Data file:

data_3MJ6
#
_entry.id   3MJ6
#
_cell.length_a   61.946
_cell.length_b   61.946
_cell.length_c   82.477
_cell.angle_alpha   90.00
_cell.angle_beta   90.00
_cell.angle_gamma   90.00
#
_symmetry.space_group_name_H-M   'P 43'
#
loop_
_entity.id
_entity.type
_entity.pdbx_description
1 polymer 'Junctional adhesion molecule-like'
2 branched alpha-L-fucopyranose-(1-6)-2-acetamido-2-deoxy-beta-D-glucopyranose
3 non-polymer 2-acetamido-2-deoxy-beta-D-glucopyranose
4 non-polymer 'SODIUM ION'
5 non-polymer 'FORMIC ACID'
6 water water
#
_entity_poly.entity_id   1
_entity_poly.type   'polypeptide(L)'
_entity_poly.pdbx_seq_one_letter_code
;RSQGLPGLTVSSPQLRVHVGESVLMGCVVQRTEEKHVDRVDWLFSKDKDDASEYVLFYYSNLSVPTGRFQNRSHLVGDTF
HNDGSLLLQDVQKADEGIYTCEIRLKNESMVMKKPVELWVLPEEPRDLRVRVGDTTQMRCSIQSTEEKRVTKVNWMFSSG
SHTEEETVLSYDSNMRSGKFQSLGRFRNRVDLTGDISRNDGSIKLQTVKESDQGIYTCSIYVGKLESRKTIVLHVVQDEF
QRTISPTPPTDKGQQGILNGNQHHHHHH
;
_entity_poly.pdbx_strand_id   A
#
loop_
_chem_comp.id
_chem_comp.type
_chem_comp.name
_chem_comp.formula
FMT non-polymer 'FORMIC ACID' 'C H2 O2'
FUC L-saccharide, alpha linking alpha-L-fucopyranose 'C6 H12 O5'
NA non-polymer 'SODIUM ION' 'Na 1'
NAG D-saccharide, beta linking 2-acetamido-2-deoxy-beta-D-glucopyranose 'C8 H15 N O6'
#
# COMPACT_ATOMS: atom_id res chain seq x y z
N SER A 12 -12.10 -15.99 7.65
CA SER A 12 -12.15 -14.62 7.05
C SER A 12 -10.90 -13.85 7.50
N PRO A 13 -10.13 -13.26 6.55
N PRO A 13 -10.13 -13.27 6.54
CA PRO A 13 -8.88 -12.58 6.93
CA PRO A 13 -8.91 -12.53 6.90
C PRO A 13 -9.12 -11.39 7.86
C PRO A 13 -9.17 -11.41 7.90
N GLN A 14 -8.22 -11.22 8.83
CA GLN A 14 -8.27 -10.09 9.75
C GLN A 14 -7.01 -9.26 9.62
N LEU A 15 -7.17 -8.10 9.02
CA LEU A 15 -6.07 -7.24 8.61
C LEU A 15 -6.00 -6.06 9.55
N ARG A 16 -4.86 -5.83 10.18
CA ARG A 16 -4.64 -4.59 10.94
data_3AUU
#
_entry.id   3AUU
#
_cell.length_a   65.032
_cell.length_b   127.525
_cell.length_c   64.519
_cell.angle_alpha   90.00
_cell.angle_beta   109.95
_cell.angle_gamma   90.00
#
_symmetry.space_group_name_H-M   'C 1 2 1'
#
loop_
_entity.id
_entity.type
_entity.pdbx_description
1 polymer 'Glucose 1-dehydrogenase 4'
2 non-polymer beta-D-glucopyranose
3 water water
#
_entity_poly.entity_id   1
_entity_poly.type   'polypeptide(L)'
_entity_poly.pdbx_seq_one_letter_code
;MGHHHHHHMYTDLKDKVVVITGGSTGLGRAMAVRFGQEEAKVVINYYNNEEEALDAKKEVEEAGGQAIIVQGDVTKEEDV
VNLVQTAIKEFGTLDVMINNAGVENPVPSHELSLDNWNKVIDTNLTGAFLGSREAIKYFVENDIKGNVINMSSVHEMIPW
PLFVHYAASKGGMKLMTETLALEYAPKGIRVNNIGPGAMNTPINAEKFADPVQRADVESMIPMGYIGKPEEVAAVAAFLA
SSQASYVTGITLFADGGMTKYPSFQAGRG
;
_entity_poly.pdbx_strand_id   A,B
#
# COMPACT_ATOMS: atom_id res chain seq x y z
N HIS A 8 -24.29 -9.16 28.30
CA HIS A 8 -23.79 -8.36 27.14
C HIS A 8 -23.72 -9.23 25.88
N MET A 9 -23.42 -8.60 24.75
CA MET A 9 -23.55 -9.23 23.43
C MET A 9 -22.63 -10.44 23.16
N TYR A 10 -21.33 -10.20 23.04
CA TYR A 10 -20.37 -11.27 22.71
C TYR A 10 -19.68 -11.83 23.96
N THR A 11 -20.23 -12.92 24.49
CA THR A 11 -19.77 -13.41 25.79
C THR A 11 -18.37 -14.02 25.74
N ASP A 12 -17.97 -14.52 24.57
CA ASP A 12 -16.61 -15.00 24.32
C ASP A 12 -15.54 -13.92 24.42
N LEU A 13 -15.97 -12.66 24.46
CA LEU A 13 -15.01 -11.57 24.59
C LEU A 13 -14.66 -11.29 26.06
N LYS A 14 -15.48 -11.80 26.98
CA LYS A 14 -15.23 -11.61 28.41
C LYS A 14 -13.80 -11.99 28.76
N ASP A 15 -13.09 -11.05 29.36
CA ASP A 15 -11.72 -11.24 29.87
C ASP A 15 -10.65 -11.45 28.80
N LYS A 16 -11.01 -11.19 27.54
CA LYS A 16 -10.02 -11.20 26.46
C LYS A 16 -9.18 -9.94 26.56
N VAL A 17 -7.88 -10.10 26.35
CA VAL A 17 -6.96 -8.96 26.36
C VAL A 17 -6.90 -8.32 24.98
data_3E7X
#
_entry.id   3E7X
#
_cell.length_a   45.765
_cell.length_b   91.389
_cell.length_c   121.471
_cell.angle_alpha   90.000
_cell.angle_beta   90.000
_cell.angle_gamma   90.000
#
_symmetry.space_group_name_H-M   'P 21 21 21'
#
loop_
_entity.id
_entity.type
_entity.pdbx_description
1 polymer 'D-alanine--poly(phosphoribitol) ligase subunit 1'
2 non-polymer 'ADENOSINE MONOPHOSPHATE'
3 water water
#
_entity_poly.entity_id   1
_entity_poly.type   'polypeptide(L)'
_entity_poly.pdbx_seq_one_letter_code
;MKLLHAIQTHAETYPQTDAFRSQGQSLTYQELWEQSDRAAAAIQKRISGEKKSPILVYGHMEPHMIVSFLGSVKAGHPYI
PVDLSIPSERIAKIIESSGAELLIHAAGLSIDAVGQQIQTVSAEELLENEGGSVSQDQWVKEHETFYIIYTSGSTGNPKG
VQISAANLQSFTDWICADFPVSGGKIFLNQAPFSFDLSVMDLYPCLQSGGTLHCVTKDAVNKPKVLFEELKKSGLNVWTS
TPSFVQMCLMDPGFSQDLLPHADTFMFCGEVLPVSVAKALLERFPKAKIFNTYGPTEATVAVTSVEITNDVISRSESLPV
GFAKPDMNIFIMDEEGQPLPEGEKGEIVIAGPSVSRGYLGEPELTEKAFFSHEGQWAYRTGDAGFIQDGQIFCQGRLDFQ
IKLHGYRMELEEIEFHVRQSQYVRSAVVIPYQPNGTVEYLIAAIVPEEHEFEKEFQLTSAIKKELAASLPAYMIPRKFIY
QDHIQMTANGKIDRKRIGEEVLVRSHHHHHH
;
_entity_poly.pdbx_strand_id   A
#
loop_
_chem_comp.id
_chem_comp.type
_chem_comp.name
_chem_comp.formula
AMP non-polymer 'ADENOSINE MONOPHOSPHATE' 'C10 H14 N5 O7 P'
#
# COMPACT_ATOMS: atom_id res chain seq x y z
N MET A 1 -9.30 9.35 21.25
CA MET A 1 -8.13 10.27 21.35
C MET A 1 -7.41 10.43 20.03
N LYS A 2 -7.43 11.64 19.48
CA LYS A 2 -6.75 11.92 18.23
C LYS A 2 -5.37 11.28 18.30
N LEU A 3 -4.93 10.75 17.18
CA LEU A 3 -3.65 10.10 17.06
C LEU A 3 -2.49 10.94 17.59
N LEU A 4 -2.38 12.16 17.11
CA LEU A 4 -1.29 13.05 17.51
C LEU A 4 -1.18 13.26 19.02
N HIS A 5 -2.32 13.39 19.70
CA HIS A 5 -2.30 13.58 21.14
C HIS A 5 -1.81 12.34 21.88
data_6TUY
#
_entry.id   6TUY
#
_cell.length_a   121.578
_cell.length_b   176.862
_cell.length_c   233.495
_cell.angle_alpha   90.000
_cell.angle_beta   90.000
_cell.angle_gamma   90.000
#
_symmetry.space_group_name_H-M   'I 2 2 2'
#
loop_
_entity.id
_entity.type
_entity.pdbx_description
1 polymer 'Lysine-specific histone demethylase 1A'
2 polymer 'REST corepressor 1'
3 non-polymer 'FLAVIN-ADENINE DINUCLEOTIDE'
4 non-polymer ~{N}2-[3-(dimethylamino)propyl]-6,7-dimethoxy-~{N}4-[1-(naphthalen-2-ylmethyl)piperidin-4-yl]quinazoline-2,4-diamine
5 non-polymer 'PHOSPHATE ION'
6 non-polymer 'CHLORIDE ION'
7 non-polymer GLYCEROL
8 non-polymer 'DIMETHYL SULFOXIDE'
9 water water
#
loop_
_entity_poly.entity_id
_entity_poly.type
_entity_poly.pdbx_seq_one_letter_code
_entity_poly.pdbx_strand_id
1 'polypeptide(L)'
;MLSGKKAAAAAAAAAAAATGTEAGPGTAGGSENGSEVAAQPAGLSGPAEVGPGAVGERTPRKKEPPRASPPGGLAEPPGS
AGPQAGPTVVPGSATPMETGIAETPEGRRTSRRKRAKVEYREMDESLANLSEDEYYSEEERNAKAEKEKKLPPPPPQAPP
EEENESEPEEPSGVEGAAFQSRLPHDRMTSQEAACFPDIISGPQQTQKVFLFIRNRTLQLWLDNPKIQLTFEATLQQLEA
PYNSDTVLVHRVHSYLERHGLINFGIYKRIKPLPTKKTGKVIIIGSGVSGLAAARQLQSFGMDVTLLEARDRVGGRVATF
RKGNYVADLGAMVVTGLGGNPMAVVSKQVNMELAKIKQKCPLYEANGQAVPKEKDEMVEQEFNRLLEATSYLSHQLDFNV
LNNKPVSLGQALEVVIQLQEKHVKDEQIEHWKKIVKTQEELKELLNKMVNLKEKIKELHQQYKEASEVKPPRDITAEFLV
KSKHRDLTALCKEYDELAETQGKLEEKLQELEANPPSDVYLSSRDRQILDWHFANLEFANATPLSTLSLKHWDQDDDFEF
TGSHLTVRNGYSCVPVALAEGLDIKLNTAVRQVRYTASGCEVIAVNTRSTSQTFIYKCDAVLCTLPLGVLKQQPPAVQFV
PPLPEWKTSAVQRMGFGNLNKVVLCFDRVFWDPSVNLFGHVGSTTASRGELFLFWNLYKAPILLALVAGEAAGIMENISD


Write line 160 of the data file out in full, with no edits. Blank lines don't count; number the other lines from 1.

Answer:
_chem_comp.id